From 1997 until his retirement in 2013, Clemmons was the Alexander Twilight Artist in Residence and director of the Martin Luther King Spiritual Choir at Middlebury. He played the role of professor, choirmaster, resident vocal soloist, advisor, confidant, and community cheerleader. He is also well known in the Middlebury community for his superb rendition of the “Star Spangled Banner,” which he sings at the Middlebury College men’s basketball games.
Clemmons lives and works in Middlebury, Vermont, where he is the Artist Emeritus in Residence of Middlebury College. He is a member of Phi Mu Alpha Sinfonia, the national fraternity for men in music.
President and Executive Director, Clemmons Family Farm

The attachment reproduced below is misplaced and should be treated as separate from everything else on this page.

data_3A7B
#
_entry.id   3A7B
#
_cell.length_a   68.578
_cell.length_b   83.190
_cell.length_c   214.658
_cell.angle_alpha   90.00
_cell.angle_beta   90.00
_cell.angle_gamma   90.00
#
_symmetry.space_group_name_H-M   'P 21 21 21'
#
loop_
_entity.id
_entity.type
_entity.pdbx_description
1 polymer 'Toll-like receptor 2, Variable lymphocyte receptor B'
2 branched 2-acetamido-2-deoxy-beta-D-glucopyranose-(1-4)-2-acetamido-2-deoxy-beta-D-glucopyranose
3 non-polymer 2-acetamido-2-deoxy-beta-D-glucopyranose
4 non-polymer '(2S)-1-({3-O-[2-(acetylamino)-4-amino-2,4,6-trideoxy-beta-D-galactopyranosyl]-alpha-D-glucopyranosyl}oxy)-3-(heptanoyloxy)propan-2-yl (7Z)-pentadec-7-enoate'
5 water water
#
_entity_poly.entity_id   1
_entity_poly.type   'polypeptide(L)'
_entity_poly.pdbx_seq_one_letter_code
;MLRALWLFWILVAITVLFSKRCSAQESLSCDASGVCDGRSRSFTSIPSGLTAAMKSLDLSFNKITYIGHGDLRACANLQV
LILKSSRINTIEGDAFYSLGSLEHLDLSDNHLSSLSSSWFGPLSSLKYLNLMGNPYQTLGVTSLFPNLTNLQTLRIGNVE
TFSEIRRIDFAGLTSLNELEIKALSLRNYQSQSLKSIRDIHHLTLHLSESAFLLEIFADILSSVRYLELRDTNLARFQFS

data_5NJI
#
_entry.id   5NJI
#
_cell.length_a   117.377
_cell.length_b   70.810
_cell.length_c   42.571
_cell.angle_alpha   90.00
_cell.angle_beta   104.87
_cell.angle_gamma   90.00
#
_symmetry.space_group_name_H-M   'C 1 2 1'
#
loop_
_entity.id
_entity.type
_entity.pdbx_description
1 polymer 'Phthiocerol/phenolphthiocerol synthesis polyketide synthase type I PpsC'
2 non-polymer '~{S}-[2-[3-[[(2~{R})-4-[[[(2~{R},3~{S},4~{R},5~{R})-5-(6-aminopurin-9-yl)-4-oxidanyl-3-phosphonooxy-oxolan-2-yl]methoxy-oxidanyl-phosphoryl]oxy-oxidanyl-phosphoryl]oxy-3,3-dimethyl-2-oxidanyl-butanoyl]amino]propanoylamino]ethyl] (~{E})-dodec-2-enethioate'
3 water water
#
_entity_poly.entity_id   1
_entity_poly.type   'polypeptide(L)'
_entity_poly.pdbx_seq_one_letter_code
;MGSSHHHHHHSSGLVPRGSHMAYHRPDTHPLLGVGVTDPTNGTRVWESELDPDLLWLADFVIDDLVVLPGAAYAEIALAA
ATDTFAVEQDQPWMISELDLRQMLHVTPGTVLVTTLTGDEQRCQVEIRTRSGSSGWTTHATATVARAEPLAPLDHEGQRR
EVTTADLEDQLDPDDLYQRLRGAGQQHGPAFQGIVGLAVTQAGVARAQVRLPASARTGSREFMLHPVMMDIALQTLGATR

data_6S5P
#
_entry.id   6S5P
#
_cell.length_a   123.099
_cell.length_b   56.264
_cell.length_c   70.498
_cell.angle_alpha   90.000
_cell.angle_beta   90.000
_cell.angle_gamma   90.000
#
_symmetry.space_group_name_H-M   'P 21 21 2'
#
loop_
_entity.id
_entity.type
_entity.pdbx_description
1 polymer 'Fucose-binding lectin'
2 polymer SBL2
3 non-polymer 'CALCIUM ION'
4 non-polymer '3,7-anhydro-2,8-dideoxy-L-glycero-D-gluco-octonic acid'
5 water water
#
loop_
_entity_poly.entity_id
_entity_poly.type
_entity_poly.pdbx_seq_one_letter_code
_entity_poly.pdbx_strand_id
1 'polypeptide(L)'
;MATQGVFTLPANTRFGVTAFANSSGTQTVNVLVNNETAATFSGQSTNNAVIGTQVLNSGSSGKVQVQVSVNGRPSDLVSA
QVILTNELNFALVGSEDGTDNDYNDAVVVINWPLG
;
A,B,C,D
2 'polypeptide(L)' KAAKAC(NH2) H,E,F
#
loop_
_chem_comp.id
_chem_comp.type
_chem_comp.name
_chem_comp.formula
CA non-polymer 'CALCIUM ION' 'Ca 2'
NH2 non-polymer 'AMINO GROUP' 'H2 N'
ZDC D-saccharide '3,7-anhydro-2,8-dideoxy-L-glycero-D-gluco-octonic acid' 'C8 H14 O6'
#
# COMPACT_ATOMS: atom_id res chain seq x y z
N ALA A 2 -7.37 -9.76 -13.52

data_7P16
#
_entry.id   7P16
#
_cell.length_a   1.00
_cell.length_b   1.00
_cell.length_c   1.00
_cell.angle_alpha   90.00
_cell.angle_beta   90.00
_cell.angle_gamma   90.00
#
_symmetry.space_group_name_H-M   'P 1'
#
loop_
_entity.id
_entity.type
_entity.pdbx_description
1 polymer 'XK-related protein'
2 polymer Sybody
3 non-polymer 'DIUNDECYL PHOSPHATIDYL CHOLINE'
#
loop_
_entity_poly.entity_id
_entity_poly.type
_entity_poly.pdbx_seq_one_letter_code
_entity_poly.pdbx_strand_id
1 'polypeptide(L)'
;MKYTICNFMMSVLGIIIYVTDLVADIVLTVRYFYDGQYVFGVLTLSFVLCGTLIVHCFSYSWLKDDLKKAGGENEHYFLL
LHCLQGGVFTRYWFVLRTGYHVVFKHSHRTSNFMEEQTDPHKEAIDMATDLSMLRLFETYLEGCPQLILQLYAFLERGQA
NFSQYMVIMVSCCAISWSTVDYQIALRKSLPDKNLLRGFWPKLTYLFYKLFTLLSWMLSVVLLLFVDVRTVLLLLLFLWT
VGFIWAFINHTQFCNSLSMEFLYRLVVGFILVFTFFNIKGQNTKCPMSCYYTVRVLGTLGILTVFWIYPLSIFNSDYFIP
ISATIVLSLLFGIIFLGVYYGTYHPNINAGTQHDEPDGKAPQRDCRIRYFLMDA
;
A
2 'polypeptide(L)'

Dr. Clemmons is a medical anthropologist with a 35-year career leading ethnographic research and community development programs in the U.S. and more than 20 African countries. She has more than 20 years of senior-executive-level experience managing national and global program annual budgets of $20 to $50 million. She is internationally recognized for her innovative work integrating art and culture into effective public health and social change programming.
Dr. Clemmons began her international work as a Peace Corps volunteer in rural Democratic Republic of Congo. She has worked for the U.S. Agency for International Development, the World Health Organization, UNICEF, and numerous U.S. nonprofit organizations working in international development.
She grew up on her family’s farm in Vermont and returned in 2013 to help her parents preserve the farm—one of just 4 percent of all farms in the U.S. that is African-American owned—for future generations. As president of the Clemmons Family Farm, Inc., she provides leadership for the farm’s transition into a 501c3 nonprofit organization and oversees its programming. She is a Vermont resident and fluent in French and Lingala.
Assistant Professor of Black Studies
Indigenous Scholar and Educator